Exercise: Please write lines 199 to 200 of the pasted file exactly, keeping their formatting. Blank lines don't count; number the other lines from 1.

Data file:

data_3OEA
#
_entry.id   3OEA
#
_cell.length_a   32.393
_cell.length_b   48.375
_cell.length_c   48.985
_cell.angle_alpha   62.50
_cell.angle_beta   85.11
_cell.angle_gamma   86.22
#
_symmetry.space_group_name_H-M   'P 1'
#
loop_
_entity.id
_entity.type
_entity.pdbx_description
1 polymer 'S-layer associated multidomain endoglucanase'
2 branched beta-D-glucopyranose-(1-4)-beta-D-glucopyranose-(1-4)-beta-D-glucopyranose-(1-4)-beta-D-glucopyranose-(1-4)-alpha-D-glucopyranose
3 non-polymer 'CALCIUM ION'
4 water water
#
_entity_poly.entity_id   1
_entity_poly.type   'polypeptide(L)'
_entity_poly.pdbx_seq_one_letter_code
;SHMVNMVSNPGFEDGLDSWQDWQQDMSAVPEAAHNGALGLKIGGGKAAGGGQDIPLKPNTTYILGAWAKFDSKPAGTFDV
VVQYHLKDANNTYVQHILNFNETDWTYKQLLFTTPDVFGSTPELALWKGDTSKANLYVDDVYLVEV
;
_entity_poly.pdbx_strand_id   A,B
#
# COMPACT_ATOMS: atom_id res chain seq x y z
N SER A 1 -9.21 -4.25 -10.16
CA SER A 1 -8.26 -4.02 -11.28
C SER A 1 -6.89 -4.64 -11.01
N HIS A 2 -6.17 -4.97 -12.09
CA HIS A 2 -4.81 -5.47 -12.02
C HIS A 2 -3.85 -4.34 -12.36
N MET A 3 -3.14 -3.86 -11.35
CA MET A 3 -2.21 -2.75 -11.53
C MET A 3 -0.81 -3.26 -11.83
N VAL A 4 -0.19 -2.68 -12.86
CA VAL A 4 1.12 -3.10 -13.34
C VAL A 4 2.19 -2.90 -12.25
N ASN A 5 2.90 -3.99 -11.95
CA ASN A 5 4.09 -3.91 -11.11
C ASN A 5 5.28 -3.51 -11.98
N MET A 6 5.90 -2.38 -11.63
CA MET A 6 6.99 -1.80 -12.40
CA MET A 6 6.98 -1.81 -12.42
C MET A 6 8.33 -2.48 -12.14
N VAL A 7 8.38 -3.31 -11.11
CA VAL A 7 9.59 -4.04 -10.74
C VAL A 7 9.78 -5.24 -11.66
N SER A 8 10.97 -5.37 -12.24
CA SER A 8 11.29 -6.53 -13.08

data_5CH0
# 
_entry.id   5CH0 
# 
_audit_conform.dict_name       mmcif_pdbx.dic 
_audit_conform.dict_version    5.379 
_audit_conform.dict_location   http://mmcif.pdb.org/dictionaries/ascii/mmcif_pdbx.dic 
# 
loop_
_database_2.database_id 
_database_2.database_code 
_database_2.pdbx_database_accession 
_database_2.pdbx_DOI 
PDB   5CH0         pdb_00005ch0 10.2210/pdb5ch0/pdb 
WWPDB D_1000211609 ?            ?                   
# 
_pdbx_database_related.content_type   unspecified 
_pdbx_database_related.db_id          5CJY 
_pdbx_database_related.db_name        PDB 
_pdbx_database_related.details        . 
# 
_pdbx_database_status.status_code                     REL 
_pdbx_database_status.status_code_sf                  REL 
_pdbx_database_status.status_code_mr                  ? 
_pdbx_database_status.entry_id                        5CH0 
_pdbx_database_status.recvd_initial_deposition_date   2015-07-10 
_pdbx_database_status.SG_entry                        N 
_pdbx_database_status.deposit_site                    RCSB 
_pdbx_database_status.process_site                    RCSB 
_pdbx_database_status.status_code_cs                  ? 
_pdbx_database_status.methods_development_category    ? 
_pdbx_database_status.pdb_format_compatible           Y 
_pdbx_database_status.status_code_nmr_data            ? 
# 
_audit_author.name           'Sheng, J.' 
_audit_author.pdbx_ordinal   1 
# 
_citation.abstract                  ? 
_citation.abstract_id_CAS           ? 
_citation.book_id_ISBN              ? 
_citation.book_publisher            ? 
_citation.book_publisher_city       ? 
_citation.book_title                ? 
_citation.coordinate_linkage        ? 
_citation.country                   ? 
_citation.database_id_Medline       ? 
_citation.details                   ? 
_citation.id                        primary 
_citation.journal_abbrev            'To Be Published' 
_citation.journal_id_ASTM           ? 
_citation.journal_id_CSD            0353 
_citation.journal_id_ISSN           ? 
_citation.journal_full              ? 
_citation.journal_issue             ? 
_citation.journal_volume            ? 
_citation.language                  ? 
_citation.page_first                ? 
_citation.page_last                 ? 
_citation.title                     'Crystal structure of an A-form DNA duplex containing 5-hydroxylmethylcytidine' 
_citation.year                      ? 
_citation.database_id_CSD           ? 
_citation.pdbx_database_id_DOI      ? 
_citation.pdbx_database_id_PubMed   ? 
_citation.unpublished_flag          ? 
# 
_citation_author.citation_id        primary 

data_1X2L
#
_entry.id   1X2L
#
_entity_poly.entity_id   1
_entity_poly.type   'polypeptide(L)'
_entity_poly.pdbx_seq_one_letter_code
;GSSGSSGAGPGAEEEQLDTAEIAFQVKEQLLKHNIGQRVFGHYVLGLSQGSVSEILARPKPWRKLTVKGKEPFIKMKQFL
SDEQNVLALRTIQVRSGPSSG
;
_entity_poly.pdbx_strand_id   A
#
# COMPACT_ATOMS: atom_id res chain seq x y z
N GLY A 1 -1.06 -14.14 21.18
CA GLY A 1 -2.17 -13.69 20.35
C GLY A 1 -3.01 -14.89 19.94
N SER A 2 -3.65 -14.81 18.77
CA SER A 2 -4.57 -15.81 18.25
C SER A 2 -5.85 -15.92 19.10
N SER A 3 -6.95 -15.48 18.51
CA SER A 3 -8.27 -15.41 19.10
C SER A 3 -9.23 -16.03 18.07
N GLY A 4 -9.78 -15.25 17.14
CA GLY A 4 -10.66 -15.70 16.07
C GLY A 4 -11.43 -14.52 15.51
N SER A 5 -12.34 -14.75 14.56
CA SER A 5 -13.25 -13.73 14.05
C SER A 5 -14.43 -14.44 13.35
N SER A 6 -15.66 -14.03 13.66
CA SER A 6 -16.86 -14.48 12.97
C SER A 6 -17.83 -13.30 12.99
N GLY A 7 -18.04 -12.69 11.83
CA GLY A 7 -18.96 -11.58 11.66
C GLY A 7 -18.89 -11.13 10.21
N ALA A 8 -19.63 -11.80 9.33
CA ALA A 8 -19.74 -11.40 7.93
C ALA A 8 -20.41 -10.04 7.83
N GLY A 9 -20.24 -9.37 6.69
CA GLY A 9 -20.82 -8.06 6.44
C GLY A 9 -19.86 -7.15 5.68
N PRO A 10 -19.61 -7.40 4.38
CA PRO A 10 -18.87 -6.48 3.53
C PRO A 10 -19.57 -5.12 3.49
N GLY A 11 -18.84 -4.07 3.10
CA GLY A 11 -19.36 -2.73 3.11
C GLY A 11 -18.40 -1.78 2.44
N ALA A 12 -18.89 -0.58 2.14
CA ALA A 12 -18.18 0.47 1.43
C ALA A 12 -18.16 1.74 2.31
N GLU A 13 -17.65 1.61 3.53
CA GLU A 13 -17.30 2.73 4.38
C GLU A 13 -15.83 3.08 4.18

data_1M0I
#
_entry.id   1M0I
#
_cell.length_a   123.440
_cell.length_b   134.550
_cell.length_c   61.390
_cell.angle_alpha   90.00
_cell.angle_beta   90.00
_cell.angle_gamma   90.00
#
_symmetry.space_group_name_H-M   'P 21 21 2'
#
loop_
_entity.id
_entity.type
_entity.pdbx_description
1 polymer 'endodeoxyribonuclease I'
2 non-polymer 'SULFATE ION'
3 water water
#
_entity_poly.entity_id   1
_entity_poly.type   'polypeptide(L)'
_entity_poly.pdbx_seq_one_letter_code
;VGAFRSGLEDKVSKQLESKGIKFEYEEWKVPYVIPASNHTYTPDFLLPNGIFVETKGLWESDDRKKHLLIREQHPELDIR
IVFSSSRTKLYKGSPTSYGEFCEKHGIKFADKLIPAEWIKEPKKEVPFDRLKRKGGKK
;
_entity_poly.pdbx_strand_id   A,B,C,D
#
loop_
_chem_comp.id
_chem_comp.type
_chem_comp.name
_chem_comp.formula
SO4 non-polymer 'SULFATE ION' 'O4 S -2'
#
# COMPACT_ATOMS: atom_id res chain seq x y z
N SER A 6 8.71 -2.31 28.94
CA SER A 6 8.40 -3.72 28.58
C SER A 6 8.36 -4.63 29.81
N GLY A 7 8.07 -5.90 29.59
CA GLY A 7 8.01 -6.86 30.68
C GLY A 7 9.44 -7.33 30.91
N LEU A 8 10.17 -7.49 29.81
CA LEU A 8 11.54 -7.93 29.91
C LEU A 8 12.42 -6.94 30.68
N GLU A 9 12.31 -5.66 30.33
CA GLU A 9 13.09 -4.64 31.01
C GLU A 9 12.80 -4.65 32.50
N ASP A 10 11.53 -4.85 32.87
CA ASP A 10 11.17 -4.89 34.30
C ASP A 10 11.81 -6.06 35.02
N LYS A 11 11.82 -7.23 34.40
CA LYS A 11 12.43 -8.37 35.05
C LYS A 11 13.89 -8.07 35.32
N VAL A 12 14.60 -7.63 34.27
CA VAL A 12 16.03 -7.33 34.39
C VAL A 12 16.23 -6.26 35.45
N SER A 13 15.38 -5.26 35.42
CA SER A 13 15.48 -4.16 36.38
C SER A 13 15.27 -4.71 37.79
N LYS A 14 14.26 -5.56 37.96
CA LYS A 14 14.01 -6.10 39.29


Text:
IVFSSSRTKLYKGSPTSYGEFCEKHGIKFADKLIPAEWIKEPKKEVPFDRLKRKGGKK
;